It’s delightful, it’s de-lovely, it’s de-struction!

I’ve got three more flicks under my belt.

Cloverfield
8/10

I cruised by the local multiplex this afternoon for some good old-fashion Monster Smackdown, and I think I need to change my underwear.

In a word: Stunning.

In two words: Adrenalin City.

In three words: Really f**king amazing.

I’m knocked out by this film’s execution of concept. The budget on this thing must have been astounding, yet the decidedly lo-fi look makes it seem far more real than any other special effects extravaganza in recent years. The characters were far better developed than I expected, while the action set pieces were exhilarating without being intrusive. The 9/11 metaphor is driven home perhaps a bit too forcefully, and the prologue is a hair too long, but neither flaw is substantial.

It’s a shame Toho Studios never thought to make a Godzilla movie this way.

De-Lovely
5/10

This stylish, avant-garde bio-pic about bisexual composer Cole Porter is slow to start and at least half an hour too long, but contains strong acting and some spirited performances of many beloved tunes, with cameo appearances by Alanis Morissette, Sheryl Crow, Elvis Costello, and more. The frame story involves an eldery Porter watching the dress rehearsal of a stageshow based on his life, and one of the better gags involves the commentary from the old Cole, continuously criticizing the actions of his younger self. Kevin Kline plays both roles.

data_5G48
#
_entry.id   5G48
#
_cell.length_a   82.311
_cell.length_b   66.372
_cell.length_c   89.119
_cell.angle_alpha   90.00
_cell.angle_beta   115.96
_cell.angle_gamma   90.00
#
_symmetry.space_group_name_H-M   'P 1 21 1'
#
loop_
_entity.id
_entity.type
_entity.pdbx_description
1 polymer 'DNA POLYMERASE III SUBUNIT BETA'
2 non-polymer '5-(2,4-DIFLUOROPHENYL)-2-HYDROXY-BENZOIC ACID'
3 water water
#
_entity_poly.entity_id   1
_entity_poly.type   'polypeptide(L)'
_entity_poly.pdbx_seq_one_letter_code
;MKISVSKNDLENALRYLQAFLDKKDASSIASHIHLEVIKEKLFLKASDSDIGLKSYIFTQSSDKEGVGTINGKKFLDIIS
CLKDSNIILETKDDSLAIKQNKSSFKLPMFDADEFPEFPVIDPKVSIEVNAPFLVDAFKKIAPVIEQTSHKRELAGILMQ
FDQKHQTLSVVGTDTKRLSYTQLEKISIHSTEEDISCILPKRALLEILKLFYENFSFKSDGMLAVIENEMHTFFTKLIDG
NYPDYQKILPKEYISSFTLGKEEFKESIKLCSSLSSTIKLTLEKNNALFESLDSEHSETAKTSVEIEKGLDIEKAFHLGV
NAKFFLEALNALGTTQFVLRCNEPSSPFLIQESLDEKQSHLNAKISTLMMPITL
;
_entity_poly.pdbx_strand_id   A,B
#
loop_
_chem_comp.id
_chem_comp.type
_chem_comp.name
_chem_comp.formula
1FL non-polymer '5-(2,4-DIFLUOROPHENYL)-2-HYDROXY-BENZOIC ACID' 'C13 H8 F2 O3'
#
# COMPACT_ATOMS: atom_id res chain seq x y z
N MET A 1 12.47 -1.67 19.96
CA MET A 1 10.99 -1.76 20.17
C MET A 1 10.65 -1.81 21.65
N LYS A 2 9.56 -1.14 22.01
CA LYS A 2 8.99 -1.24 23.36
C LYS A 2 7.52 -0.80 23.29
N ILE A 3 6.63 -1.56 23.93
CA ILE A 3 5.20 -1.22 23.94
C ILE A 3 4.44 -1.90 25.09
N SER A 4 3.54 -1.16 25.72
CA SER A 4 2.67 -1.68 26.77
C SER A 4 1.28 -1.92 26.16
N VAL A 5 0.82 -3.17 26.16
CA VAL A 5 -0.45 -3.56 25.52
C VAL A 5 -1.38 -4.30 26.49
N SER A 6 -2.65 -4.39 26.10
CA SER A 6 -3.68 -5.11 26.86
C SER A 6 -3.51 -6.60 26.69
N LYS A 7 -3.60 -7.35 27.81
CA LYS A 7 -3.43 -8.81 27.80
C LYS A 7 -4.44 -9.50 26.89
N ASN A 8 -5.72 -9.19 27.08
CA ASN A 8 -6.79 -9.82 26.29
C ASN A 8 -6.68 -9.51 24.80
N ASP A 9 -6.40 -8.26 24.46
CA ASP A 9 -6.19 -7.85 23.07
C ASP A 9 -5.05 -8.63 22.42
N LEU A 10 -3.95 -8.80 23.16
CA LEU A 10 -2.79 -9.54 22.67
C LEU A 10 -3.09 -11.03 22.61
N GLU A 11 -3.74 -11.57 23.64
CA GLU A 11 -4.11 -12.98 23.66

There’s so much style on display here (the final shot in particular is haunting, if vaguely reminiscent of Titanic), and yet the film never quite gels. De-Lovely is an ambitious failure, but it gets points for trying something different with one of the most tired of cinematic sub-genres.

(Doctor Who fans, look for John “Captain Jack” Barrowman in a small role.)

Girl 27
8/10

An absolutely chilling documentary about the rape of an aspiring actress named Patricia Douglas by an MGM studio executive in the 1930s, and the skillful way in which the studio and its lawyers destroyed her when she reported the incident. The filmmakers have ample evidence to support their claims, and Ms. Douglas herself grants her first interview on the subject in over fifty years to discuss the case and the effect it had on her life. Revolting yet fascinating viewing.

-CSJ

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